The Founder of Parlour X’s Advice for Budding Designers

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Define your muse or else.

Eva Galambos is the founder of Australian luxury fashion boutique Parlour X. She’s also the curator and buyer for her Sydney store, and is scrupulous, to say the least, when snapping up new designers. “For a young up-and-coming, they must have that something special, that something different. They have to have a point of difference. It doesn’t have to be wacky, but it has to have a signature of its own,” Eva says. Here’s her advice for any designer who’s coming up through the ranks.

1. Find a muse

But she has to be real. Do you know how often I say to designers, “Who is your muse?” And straightaway they say, “Oh, she is someone who is 30 and she dresses really well. Maybe she is a professional…” No! You’re talking about some abstract person you created. Who is the actual person who is going to be wearing your clothes? Give me a fashion identity. Give me a celebrity. Give me an artist. Give me somebody you know. Give me a relative. She has to be real. She can’t be abstract. Because if she is abstract, then your client is abstract too. Which means she doesn’t exist.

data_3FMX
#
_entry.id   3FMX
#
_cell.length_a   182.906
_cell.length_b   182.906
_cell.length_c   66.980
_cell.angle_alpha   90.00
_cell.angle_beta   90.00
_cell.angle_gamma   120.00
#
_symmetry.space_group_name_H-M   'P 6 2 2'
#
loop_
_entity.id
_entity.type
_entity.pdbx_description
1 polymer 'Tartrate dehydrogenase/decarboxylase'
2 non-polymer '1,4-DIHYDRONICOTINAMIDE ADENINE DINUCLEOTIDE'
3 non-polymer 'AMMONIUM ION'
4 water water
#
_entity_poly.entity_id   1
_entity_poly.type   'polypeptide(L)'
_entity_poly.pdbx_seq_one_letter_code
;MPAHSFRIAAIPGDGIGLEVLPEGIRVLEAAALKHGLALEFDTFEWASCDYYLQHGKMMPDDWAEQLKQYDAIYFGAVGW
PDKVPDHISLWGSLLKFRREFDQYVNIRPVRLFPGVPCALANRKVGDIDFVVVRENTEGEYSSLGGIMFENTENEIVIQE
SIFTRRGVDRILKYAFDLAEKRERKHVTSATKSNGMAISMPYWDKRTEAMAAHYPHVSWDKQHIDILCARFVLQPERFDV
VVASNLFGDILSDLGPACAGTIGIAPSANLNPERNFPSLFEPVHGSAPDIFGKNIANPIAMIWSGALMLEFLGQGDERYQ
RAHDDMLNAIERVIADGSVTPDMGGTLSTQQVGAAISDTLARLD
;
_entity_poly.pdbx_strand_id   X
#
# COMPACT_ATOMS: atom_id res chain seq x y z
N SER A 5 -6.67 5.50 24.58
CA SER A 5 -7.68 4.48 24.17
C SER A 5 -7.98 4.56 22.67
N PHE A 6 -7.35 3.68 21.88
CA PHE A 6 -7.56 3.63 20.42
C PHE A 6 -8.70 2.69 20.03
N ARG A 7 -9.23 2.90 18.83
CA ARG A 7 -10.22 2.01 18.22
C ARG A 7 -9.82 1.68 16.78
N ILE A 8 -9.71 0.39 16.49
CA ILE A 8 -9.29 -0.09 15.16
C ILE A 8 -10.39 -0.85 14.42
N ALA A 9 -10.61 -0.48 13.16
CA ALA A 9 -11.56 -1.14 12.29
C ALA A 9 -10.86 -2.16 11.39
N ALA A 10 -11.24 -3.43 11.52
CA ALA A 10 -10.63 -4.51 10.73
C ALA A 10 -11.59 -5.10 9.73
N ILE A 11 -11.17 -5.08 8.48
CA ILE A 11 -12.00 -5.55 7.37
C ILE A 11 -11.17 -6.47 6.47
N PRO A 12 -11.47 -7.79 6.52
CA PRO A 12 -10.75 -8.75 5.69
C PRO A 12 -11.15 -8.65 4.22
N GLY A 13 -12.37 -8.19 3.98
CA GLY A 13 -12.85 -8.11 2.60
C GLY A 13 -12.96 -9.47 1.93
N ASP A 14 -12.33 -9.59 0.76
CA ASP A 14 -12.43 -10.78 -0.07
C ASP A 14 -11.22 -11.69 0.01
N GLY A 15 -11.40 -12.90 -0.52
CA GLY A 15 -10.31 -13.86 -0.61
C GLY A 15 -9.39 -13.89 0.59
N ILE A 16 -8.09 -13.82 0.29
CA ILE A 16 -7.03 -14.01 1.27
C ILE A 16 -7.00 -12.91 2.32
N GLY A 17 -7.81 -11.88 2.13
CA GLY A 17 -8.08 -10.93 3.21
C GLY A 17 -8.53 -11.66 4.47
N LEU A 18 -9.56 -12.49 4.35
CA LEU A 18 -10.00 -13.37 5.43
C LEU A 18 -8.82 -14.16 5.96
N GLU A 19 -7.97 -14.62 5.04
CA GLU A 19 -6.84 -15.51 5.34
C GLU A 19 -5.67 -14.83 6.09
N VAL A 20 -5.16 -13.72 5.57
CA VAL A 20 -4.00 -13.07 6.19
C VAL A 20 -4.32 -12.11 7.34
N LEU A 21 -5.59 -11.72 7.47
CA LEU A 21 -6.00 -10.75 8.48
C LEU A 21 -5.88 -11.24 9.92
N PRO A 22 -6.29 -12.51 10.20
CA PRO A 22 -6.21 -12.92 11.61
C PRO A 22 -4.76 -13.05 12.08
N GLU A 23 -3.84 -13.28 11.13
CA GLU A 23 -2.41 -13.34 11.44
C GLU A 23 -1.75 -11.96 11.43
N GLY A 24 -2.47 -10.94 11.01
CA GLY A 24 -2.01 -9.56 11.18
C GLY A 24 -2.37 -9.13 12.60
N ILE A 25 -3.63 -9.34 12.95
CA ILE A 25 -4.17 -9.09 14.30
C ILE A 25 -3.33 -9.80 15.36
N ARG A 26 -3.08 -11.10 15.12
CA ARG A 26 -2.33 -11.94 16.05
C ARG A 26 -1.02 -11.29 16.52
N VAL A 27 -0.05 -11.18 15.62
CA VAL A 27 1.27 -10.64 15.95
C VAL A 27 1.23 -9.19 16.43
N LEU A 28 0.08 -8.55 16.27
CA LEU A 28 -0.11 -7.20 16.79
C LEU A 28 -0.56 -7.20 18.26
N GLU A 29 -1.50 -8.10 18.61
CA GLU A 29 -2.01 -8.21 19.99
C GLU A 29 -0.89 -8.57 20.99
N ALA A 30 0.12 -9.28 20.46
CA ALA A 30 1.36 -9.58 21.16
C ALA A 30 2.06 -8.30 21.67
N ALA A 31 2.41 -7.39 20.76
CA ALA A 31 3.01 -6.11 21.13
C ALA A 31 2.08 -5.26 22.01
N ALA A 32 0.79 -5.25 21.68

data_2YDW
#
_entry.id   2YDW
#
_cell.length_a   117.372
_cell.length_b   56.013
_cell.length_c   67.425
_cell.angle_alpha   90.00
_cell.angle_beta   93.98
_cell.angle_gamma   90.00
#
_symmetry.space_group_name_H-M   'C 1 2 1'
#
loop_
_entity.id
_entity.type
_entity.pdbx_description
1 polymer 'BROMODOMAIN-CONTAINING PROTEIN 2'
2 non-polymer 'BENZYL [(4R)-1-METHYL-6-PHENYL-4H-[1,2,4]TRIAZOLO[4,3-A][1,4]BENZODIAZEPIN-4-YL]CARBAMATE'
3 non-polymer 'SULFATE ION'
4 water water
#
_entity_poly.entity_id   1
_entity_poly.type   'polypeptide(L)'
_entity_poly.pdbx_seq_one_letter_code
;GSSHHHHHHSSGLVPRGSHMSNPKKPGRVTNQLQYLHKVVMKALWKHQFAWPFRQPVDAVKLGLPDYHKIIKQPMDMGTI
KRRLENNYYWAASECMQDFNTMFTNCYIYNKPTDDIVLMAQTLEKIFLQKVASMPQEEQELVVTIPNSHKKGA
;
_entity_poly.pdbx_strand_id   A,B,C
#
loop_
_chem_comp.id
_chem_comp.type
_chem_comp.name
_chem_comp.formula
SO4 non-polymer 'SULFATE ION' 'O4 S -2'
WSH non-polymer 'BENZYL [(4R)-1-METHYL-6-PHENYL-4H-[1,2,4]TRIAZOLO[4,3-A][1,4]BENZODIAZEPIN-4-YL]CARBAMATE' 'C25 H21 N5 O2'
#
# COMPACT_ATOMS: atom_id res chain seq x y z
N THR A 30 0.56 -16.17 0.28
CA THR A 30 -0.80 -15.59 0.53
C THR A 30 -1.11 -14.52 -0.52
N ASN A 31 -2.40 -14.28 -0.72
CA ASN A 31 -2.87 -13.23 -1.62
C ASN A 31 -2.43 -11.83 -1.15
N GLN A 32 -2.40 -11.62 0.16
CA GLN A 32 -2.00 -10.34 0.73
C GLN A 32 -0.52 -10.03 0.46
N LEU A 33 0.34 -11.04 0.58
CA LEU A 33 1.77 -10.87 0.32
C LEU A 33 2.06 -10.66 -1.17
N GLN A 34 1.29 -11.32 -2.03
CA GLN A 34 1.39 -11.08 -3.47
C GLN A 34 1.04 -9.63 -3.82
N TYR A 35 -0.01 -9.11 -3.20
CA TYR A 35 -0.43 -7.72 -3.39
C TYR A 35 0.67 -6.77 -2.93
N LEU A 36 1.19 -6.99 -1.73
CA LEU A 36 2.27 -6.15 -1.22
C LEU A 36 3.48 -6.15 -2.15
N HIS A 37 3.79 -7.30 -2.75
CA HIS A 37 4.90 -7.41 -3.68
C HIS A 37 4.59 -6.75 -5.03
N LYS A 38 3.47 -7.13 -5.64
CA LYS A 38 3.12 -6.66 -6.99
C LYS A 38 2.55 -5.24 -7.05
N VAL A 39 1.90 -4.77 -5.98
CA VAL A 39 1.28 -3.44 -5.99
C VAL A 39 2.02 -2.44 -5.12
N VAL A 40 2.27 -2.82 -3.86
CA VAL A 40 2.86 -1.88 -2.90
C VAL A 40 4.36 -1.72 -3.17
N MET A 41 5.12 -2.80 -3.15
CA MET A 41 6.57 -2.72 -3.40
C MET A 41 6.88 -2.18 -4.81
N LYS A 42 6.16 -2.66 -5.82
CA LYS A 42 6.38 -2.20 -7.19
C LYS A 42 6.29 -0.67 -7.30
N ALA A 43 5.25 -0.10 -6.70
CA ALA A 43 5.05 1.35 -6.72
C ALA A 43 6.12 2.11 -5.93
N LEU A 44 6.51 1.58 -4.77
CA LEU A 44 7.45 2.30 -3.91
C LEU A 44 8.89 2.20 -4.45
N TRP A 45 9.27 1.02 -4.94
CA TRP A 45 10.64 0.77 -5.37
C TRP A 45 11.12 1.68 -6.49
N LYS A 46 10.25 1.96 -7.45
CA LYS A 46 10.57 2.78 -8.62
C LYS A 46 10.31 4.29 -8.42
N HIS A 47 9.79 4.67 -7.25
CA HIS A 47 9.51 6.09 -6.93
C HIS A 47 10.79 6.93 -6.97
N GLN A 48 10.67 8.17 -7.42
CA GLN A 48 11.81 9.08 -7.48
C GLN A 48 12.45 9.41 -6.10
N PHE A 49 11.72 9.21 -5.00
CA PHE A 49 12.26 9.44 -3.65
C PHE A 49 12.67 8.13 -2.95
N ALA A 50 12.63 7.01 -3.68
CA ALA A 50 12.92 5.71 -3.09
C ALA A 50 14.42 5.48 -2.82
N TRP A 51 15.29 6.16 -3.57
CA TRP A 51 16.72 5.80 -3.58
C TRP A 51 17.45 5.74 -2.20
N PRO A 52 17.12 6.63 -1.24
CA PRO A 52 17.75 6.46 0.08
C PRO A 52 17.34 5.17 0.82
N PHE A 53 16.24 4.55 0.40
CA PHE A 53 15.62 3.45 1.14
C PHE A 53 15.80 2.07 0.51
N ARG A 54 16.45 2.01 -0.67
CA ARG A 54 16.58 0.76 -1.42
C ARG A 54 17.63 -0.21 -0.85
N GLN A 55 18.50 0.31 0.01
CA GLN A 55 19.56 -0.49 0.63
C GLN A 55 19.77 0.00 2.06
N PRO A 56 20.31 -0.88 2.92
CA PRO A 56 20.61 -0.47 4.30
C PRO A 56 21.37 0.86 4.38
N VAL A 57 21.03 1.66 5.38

2. Have a signature style

Your muse will also help you maintain a signature style… The important thing is that somebody will walk down the street and go, “That’s Ellery! That’s Maticevski! That’s Saint Laurent or that’s Isabel Marant!’” Cementing who your muse is will help you cement that. She will also define the demographic and your appeal and you’ll get to know her better so you will design for her better, and you can have lots of muses, it doesn’t have to be just one.

3. Don’t use ‘luxury’ loosely

You need to be realistic about where you’re positioning yourself in the market. Don’t use ‘luxury’ loosely. If you’re not Valentino, do not use the word luxury, okay?… If you think you’re luxury when you are not you will never be taken seriously by the buyer. Know your market, know who you’re appealing to. It doesn’t mean that that can’t change down the track, but in the moment of time when you’re presenting that collection, know who it is you’re sitting next to.

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